Consider Your Vision

I don’t mean your eyesight, instead what you intend to say with your photo.

I titled this one different from what the tip actually is because if your vision comes first, then you’ll create photos closer to what you want. For every photo, you should consider your initial vision and what that means.

The tip I leave you with is to first decide the mood you want to depict for the photo. Do you want a moody, quiet, or contemplative photo? Then, expose for the highlights. If instead, you want a bright, cheery or playful photo then expose for the shadows.

Here’s the difference in what I mean from two photos taken with my phone with no other work done to them.

2 photos showing difference between light and mood

I took the photos within seconds of each other. The only thing I did was move my exposure lock from a place of shadow (bottom right corner of the frame in the first photo) to a place of highlight (the window in the second photo) with a simple tap of my finger on the screen. I got lucky because her expressions in each reflected the mood.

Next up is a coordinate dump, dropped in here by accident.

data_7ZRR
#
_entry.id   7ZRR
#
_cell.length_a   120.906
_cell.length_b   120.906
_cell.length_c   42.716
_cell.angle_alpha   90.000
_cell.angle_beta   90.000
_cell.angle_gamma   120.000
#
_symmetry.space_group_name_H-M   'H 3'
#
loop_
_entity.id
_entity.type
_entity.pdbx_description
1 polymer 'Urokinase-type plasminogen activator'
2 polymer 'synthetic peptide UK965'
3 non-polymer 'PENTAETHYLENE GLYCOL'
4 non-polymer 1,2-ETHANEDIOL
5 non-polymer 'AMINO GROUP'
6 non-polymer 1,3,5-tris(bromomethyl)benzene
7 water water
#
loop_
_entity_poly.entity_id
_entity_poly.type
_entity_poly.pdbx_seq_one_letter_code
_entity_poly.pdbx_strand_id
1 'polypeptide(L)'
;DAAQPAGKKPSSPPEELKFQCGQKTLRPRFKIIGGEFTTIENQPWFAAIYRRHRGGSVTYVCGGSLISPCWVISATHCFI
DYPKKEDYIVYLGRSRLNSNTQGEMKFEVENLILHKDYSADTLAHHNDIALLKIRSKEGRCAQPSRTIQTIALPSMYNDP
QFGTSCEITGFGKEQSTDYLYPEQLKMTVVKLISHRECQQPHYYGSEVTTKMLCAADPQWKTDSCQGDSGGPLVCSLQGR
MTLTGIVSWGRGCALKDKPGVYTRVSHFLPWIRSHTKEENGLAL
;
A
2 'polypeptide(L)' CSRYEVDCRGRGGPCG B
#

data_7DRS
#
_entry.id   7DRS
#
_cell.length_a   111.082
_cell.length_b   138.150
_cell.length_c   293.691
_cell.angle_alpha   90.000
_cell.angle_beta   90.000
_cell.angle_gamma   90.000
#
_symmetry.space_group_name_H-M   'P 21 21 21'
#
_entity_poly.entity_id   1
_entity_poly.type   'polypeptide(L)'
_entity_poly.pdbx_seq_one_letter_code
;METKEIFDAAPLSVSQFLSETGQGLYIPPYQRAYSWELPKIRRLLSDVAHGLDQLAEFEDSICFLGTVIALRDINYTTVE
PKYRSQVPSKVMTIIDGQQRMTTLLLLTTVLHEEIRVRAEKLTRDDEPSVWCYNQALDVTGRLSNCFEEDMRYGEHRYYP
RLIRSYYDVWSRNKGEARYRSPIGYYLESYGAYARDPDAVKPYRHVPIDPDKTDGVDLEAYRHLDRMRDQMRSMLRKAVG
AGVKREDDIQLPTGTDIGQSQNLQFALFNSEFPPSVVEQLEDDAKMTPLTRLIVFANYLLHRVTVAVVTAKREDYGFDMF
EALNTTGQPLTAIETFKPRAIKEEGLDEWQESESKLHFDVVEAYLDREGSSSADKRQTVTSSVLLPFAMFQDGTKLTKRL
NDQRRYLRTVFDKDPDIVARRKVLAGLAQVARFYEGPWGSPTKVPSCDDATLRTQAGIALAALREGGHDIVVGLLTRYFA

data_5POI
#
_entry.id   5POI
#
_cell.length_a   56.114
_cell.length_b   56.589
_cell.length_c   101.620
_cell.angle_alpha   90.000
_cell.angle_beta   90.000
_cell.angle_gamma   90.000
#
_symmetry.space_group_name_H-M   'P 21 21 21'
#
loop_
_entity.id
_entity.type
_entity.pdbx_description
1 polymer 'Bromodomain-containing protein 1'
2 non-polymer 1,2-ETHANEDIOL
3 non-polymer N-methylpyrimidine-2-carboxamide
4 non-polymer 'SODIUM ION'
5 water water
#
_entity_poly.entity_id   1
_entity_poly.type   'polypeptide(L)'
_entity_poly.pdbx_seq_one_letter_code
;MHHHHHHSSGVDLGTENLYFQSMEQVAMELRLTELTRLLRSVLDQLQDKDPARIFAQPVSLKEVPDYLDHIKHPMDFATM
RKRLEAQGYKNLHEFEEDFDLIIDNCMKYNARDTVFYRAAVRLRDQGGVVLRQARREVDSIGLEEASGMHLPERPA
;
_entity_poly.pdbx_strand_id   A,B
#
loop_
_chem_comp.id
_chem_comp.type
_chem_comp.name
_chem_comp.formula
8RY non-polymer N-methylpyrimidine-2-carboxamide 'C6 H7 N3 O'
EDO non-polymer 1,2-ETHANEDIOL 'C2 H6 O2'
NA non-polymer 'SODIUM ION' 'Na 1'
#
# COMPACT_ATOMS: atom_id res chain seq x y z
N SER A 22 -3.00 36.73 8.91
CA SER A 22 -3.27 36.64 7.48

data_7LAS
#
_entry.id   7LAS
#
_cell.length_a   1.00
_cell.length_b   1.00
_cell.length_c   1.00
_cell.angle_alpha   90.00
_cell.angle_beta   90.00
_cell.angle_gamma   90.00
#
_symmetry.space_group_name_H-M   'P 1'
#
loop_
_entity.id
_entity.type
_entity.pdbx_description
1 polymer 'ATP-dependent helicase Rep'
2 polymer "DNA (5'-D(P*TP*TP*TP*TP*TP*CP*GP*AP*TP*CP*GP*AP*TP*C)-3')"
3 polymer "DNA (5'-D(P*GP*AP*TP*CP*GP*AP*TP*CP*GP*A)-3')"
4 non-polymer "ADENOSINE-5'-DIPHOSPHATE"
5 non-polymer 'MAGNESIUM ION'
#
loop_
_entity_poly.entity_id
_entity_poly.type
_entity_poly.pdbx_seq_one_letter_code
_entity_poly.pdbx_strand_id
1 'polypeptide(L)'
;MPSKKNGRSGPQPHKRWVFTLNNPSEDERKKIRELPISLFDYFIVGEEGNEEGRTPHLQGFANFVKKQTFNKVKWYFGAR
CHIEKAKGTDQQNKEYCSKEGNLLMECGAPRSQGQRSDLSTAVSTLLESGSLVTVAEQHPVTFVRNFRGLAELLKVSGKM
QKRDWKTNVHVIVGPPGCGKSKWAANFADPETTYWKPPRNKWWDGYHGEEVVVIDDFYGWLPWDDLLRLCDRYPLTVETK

When you expose for the highlights, it tells your camera’s sensor that you want those exposed correctly, not blown. It dims everything else so the brightest parts are a correct exposure.

When you expose for the shadows, it tells your camera’s sensor that you want those exposed correctly, not dark. It brightens up everything else so the darkest parts are a correct exposure.

With a black and white processing you can feel the difference even more.

2nd pair

Summed up! For bright and cheery photos, expose for the shadows (tap your finger on the darkest part of the frame). For moody and somber photos, expose for the highlights (tap your finger on the brightest part of the frame.